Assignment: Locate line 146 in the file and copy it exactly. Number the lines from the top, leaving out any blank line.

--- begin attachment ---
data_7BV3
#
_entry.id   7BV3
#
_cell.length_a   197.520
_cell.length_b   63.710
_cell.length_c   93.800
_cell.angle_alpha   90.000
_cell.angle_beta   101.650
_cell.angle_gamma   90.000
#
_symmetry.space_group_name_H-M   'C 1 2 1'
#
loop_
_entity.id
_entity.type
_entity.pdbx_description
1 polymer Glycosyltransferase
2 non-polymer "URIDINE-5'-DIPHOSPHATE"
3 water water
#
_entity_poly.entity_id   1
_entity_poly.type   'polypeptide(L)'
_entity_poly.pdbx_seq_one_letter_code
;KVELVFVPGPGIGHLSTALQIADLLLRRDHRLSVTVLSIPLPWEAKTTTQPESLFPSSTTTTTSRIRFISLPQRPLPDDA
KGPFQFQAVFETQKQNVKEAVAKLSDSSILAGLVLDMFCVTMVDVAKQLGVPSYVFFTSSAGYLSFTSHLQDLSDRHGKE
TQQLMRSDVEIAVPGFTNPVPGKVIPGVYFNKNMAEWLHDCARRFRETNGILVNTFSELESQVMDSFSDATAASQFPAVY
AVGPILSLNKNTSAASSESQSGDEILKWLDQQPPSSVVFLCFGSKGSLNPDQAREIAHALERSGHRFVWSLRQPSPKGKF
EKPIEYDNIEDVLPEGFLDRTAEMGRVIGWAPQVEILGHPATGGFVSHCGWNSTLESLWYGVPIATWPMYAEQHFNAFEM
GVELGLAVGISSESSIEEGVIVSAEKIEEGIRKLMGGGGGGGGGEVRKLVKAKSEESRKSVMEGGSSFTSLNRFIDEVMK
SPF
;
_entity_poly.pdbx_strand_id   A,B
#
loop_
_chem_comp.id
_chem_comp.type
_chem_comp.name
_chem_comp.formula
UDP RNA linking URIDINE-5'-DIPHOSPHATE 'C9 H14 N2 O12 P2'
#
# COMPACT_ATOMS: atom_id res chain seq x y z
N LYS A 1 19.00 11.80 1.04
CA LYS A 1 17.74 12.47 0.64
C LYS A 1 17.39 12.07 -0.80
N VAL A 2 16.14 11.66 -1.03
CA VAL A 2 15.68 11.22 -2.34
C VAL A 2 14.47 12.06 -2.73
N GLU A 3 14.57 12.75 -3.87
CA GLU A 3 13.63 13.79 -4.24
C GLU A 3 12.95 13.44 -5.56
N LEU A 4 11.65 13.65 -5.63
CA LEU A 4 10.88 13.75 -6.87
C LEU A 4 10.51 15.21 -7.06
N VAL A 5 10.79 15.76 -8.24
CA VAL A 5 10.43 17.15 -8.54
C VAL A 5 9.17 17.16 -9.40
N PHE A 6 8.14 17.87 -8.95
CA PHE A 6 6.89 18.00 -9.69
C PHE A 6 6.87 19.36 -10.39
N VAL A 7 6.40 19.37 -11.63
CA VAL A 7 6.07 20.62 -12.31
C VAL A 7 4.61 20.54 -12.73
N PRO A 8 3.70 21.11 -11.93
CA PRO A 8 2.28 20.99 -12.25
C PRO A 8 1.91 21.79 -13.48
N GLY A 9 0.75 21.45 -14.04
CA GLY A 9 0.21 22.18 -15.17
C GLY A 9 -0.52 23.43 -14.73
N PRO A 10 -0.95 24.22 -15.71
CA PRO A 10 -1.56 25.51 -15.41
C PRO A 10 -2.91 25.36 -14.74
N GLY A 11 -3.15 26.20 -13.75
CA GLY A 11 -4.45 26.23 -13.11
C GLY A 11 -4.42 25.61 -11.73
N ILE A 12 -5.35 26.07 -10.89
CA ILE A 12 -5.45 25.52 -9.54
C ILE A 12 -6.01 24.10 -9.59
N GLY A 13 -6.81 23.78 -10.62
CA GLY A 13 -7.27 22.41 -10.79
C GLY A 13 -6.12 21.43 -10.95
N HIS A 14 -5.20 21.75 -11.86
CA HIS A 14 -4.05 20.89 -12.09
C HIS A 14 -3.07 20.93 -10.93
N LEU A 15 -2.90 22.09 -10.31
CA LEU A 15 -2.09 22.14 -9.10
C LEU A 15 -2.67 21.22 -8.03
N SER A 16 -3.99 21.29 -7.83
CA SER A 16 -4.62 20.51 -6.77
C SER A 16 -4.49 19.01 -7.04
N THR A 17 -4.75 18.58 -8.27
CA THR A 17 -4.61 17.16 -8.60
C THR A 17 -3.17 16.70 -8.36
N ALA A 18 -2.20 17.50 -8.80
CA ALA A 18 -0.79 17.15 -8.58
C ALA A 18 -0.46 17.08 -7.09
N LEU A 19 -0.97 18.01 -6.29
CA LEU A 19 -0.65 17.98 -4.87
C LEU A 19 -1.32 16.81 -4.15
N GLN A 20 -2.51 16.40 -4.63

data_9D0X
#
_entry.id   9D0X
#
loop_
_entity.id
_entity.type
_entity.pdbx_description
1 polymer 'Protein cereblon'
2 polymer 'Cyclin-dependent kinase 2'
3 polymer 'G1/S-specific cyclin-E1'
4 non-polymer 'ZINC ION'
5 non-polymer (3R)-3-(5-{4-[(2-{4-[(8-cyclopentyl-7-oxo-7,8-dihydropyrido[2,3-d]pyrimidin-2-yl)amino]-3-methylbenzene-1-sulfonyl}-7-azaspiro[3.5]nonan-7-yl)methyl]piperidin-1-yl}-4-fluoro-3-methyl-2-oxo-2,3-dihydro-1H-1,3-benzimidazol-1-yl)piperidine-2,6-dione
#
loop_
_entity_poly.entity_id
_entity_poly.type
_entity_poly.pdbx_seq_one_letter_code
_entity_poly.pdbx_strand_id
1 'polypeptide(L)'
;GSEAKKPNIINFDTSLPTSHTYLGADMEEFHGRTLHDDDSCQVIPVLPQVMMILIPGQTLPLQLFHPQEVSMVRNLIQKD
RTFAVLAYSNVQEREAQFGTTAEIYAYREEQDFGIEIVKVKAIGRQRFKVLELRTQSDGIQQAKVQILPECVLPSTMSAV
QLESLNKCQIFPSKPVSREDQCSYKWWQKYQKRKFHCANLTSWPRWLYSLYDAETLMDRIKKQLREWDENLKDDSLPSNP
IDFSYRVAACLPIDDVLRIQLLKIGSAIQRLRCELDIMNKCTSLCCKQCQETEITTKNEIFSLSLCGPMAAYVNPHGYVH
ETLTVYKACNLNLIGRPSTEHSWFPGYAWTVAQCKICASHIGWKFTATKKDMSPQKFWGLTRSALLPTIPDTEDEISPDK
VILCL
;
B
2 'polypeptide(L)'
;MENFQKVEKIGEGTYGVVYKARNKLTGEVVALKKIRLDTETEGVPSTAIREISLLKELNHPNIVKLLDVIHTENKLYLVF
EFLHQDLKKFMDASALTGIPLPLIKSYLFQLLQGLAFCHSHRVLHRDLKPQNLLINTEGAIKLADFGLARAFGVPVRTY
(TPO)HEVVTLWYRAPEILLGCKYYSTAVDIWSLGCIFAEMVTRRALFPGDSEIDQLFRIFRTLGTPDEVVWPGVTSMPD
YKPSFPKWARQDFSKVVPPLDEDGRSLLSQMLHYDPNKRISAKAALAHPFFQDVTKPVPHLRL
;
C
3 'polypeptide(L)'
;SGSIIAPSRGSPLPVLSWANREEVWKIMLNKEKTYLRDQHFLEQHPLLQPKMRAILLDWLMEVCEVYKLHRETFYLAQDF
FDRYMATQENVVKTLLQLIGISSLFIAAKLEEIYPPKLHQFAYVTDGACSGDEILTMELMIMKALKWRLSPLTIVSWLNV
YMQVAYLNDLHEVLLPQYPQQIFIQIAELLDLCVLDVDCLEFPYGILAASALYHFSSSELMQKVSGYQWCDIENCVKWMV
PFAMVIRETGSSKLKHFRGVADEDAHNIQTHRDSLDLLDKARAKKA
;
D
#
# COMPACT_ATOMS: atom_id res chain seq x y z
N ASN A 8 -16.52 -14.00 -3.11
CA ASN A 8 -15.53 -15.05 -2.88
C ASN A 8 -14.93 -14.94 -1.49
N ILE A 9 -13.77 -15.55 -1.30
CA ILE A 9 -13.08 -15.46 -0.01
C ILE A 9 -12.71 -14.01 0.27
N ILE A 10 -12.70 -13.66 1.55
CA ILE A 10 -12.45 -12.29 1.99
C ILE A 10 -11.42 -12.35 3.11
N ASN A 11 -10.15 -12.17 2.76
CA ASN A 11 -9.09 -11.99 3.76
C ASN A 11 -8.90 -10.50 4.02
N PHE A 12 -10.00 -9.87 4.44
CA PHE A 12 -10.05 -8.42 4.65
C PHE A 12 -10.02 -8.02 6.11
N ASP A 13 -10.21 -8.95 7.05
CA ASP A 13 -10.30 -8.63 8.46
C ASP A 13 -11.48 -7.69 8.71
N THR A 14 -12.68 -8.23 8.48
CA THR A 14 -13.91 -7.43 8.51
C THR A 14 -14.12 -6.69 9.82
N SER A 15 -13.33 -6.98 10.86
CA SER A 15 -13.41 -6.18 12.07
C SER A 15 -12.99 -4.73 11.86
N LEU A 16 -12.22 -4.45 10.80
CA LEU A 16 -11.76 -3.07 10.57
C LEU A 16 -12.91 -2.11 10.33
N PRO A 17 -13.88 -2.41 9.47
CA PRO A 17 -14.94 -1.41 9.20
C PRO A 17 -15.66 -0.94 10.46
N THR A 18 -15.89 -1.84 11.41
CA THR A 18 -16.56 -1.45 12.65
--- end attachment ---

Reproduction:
CA ASN A 8 -15.53 -15.05 -2.88